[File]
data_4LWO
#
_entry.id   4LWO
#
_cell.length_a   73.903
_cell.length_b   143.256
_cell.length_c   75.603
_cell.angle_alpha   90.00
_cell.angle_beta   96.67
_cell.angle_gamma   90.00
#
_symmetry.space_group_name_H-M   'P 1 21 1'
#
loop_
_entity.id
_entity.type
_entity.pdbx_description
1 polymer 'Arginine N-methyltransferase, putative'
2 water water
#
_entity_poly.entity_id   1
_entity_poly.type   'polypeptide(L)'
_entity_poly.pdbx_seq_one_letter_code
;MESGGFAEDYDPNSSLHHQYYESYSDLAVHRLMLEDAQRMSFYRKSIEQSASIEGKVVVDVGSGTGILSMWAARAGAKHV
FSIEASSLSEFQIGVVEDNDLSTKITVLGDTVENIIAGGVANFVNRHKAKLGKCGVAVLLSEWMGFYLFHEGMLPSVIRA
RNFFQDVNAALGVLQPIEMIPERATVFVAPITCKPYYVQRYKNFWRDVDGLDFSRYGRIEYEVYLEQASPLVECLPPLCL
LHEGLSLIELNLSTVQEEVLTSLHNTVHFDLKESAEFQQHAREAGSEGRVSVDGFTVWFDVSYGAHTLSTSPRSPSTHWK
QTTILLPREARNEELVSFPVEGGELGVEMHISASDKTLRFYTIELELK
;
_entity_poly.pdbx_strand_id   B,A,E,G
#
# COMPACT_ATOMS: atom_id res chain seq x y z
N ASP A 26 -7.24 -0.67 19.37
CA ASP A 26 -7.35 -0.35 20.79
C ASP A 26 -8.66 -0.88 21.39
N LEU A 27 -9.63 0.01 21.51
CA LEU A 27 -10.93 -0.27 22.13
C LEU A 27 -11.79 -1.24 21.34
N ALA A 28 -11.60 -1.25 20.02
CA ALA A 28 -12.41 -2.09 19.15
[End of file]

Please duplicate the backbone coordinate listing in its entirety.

data_4LWO
#
_entry.id   4LWO
#
_cell.length_a   73.903
_cell.length_b   143.256
_cell.length_c   75.603
_cell.angle_alpha   90.00
_cell.angle_beta   96.67
_cell.angle_gamma   90.00
#
_symmetry.space_group_name_H-M   'P 1 21 1'
#
loop_
_entity.id
_entity.type
_entity.pdbx_description
1 polymer 'Arginine N-methyltransferase, putative'
2 water water
#
_entity_poly.entity_id   1
_entity_poly.type   'polypeptide(L)'
_entity_poly.pdbx_seq_one_letter_code
;MESGGFAEDYDPNSSLHHQYYESYSDLAVHRLMLEDAQRMSFYRKSIEQSASIEGKVVVDVGSGTGILSMWAARAGAKHV
FSIEASSLSEFQIGVVEDNDLSTKITVLGDTVENIIAGGVANFVNRHKAKLGKCGVAVLLSEWMGFYLFHEGMLPSVIRA
RNFFQDVNAALGVLQPIEMIPERATVFVAPITCKPYYVQRYKNFWRDVDGLDFSRYGRIEYEVYLEQASPLVECLPPLCL
LHEGLSLIELNLSTVQEEVLTSLHNTVHFDLKESAEFQQHAREAGSEGRVSVDGFTVWFDVSYGAHTLSTSPRSPSTHWK
QTTILLPREARNEELVSFPVEGGELGVEMHISASDKTLRFYTIELELK
;
_entity_poly.pdbx_strand_id   B,A,E,G
#
# COMPACT_ATOMS: atom_id res chain seq x y z
N ASP A 26 -7.24 -0.67 19.37
CA ASP A 26 -7.35 -0.35 20.79
C ASP A 26 -8.66 -0.88 21.39
N LEU A 27 -9.63 0.01 21.51
CA LEU A 27 -10.93 -0.27 22.13
C LEU A 27 -11.79 -1.24 21.34
N ALA A 28 -11.60 -1.25 20.02
CA ALA A 28 -12.41 -2.09 19.15